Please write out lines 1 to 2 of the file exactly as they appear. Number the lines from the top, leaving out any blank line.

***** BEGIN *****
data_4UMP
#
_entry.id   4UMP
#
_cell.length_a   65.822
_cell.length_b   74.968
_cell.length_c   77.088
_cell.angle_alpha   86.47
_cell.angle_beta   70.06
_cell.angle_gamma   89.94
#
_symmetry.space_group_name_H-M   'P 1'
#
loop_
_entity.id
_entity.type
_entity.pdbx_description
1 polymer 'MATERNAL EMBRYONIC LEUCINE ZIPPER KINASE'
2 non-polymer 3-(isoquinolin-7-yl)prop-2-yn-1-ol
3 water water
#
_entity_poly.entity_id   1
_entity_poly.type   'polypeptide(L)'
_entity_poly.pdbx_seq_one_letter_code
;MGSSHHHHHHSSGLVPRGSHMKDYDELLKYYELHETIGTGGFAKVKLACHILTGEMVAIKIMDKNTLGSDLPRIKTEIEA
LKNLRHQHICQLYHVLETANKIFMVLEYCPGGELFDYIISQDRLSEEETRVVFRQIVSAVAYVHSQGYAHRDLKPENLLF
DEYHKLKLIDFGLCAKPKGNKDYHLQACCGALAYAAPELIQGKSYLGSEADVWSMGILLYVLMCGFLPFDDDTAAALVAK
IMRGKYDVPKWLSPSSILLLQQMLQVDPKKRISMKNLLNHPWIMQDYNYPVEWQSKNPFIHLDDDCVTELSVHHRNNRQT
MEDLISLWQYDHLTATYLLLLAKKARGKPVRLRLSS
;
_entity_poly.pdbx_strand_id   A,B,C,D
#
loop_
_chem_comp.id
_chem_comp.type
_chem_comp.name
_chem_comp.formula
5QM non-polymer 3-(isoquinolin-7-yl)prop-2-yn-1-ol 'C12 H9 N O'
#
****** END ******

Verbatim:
data_4UMP
#